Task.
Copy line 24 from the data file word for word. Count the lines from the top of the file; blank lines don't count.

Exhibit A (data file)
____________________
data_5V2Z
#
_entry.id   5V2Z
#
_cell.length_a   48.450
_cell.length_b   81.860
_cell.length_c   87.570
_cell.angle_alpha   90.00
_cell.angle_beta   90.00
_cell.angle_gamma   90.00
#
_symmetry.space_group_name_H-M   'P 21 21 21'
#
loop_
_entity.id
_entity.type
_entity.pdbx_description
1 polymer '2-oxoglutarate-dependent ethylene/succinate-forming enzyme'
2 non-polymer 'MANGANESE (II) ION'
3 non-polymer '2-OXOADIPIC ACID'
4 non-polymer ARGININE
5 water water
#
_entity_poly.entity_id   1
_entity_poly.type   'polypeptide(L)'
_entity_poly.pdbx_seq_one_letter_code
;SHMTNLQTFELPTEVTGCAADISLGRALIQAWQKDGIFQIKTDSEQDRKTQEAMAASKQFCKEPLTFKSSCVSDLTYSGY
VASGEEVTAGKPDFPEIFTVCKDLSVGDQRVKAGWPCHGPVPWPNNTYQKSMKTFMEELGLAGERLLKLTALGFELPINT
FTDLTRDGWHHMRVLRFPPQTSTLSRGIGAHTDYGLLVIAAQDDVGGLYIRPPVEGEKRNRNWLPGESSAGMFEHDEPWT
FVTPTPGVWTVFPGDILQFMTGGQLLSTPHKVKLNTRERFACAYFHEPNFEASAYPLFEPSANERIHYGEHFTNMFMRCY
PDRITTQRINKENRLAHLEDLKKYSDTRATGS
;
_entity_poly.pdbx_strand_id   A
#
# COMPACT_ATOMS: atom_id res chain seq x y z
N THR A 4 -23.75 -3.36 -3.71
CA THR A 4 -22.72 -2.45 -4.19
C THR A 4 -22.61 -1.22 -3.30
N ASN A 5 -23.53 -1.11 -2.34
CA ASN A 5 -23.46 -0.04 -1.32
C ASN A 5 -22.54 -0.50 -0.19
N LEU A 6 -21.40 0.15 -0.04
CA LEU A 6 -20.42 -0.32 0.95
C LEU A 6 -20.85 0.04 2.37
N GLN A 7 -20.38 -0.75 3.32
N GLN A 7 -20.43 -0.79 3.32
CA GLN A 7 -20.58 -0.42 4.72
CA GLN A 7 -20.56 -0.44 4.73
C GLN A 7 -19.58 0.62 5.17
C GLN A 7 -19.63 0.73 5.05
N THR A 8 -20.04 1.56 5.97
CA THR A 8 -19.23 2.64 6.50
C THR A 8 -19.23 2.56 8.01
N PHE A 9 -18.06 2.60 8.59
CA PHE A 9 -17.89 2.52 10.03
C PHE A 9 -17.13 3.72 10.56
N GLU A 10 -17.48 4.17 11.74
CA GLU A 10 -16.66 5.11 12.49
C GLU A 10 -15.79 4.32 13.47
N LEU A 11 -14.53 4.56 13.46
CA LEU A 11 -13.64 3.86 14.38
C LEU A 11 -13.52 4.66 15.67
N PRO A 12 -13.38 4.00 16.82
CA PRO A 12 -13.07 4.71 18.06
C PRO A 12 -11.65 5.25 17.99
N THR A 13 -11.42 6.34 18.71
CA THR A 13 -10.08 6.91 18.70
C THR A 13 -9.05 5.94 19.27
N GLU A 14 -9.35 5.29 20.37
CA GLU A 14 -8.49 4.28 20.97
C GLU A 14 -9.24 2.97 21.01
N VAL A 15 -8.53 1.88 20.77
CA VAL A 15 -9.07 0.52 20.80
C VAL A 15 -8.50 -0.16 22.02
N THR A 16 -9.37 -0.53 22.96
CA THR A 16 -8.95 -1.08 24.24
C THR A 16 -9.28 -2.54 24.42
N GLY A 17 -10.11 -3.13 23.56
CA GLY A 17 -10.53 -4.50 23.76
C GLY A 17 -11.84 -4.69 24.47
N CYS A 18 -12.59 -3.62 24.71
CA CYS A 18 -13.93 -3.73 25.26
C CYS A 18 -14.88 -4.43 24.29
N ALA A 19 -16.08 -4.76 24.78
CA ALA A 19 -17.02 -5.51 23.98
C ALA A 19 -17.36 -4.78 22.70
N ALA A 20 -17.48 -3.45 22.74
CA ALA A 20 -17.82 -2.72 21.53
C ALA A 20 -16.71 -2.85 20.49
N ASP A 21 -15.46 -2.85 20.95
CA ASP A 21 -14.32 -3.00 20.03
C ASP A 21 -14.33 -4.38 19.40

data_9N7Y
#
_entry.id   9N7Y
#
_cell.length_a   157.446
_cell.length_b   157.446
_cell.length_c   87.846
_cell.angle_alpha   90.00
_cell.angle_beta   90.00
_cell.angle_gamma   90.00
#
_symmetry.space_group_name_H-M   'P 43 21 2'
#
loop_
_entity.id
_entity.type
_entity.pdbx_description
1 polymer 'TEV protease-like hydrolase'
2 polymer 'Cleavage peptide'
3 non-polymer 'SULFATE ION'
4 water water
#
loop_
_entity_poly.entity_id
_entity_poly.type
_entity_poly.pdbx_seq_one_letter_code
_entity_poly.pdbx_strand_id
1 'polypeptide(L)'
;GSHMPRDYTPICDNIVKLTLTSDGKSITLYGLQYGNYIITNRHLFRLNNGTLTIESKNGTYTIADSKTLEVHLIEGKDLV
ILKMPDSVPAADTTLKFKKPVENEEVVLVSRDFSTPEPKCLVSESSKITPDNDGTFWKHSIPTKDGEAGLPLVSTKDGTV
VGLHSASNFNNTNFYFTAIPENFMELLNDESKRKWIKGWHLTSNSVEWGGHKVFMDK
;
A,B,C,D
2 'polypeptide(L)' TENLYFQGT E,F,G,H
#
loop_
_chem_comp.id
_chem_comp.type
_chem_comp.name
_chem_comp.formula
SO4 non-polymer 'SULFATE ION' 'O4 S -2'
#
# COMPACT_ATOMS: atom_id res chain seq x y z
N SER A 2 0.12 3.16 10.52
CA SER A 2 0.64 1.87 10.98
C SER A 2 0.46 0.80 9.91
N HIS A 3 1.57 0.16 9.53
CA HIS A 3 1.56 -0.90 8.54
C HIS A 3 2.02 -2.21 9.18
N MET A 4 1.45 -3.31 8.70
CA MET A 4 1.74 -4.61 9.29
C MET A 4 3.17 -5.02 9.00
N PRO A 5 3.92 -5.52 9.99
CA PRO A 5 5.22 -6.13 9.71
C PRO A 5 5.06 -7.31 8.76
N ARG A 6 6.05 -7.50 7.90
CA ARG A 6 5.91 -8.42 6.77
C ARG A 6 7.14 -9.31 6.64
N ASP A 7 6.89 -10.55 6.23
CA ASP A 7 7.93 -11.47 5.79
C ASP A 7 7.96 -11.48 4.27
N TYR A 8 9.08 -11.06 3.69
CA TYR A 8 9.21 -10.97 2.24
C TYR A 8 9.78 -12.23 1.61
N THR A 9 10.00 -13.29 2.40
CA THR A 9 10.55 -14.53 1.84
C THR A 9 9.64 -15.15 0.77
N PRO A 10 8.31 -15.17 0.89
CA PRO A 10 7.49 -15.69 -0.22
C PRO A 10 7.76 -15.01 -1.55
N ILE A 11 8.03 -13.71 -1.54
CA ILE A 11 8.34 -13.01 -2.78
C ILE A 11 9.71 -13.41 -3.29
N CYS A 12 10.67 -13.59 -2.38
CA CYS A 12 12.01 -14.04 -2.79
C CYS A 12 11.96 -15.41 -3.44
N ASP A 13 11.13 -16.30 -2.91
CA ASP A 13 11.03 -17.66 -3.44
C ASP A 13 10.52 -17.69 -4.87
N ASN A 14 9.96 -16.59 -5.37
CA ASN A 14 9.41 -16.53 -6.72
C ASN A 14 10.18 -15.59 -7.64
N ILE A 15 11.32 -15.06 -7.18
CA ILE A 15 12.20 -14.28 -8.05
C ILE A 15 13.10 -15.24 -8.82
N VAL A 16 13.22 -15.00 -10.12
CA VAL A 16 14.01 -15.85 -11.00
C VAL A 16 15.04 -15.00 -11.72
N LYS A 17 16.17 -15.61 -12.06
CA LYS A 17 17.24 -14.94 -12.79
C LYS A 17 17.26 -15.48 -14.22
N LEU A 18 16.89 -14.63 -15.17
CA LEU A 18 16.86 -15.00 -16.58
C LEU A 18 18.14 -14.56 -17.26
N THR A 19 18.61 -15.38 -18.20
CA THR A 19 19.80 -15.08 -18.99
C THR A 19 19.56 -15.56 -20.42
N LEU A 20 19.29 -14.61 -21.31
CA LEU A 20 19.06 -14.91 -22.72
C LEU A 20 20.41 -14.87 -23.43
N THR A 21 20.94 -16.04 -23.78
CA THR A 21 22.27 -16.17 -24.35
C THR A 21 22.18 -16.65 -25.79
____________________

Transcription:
_entity_poly.entity_id   1